After over 40 years service in the British army as a pioneering surgeon 71) Dr. James Barry retired to London where he died. His body was laid out in preparation for burial by a woman called Sophia Bishop. It was she discovered that James Barry was physically female and had successfully hidden this secret from the army for decades. When Sophia was refused payment for her services she took the secret to the press.

The revelation that one of the most revered army surgeons was born a woman caused quite a stir. The army were so embarrassed that they tried to suppress James Barry’s military records for a hundred years. Their attempt failed and the world got to know James Barry’s secret.

James Barry was baptised Margaret Ann Bulkey in Ireland. From adulthood he lived as a man. This suited James’ father who managed to enrol him into Edinburgh University as a medical student in 1809. Women were not allowed to study medicine in those days.

James qualified as a doctor in 1812 and enlisted into the army a year later. He rose very quickly to become Assistant Surgeon to the Forces in 1815. This position gave James the chance to travel the world. His first posting was to Cape Province in South Africa where he became Colonial Medical Inspector. In this role he went to the leper hospital at Hermanus (the location of the present Hamilton Russell wine estate) and immediately set about improving health care and hygiene practices.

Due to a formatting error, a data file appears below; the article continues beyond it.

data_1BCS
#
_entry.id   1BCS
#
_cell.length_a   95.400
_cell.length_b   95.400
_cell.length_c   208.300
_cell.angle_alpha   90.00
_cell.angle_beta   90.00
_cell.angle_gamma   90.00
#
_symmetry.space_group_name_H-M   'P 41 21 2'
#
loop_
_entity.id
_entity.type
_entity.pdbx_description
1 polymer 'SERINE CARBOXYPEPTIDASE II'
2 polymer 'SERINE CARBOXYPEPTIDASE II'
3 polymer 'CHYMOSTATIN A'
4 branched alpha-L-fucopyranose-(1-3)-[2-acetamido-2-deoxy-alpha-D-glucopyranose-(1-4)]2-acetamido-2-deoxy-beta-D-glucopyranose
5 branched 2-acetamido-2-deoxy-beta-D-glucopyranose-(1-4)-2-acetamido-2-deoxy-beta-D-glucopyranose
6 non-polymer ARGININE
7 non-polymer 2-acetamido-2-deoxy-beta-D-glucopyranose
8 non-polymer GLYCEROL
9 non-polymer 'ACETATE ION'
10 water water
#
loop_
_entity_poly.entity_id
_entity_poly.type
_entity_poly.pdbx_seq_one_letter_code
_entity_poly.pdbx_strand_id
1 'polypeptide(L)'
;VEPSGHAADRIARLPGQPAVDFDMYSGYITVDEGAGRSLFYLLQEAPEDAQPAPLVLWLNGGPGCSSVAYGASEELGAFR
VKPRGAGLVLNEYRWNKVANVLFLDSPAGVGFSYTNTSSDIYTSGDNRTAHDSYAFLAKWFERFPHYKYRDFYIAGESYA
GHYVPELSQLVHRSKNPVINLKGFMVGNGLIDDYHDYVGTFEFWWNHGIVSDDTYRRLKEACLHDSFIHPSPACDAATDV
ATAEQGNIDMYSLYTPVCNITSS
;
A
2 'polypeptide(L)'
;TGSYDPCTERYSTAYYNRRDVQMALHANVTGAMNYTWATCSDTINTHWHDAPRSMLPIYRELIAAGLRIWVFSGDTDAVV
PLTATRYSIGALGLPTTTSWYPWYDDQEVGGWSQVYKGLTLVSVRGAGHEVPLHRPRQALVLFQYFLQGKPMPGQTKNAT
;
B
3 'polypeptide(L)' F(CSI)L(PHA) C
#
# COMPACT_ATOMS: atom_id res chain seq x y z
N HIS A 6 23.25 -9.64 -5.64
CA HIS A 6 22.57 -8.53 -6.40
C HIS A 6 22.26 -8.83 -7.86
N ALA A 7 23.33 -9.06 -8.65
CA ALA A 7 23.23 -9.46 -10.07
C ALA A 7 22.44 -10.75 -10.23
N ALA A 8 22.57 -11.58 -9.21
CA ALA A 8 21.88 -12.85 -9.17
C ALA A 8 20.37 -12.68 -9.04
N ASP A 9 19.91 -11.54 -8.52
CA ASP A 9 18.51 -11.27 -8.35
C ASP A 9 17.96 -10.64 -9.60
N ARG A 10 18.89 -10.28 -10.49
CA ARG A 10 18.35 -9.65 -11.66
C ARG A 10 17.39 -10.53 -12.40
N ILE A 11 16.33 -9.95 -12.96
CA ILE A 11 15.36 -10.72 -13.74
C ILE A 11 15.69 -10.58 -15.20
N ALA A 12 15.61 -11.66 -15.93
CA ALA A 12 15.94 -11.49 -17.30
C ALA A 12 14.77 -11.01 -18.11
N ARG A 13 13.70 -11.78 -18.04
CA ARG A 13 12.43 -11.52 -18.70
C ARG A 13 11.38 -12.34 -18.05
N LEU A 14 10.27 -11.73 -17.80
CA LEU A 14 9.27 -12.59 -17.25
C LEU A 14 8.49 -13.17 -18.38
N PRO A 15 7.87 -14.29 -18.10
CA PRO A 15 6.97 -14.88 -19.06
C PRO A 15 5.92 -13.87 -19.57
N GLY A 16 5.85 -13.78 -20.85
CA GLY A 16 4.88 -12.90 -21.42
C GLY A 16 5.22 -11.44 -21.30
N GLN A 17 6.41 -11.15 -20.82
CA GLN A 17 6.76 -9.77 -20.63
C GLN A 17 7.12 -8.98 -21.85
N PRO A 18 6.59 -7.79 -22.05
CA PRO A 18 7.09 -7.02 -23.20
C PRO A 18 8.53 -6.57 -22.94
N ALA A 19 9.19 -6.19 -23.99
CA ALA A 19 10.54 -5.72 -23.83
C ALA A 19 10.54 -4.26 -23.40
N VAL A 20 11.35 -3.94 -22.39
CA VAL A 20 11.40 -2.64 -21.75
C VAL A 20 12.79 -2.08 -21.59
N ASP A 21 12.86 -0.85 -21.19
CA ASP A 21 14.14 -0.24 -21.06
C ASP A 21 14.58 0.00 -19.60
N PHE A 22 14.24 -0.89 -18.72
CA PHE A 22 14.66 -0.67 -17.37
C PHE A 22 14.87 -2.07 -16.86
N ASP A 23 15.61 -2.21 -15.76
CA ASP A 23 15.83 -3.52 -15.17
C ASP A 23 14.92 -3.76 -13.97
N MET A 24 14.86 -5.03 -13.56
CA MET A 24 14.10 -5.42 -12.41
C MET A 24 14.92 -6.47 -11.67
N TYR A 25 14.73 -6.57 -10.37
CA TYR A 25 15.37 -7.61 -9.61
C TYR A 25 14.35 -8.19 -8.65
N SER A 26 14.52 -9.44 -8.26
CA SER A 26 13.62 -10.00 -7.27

James had a reputation for voicing his opposition to many established medical practices wherever he went. He even had a big row with Florence Nightingale during the Crimean War over hygiene (she then stole his ideas and passed them off as her own).

By the time of his death James Barry was well-known and respected, and all because his father enrolled him into Edinburgh University all those decades earlier. Others also kept his gender a secret. One of the family friends was a Venezuelan revolutionary called Francisco de Miranda. The original plan may have been for James to act as governess to Miranda’s children, perhaps in Venezuela, before he made his decision to become a doctor. James wouldn’t have become such a famous figure in the medical world if he had gone to Venezuela because South America was in a state of turmoil as colonies began revolting against their Spanish and Napoleonic rulers. Francisco de Miranda laid the foundations for the liberation of much of South America, assisted by compatriot revolutionaries such as a Simón Bolivar and 72) Carlos de Montúfar (1780-1816).

Carlos’s relationship with the German explorer Alexander von Humboldt is mentioned here. After he and Humboldt went their separate ways Carlos entered the Spanish army and fought in several battles against the Napoleonic French. In 1810 he sailed back to his native Ecuador, a Spanish colonial province then called the Quito Audiencia. There he joined the independence movement with his father, the Marques de Selva Alegre.

In 1812 independence was declared under the name of the Autonomous Government of Quito with Carlos’s father as President. However, a few months later Spanish loyalist troops took Quito city and the revolutionary government, including Carlos de Montúfar, fled. Eventually Carlos joined Simón Bolivar in his independence campaigns in Colombia but was captured at the Battle of the Cuchilla de Tambo in June 1816. The following month he was executed.

Simón Bolivar went on to become the big hero of South American independence, even having the country Bolivia named after him, of course. Strangely, Bolivia attracted many German settlers. Their descendants are recognised as a separate ethnic community to this day.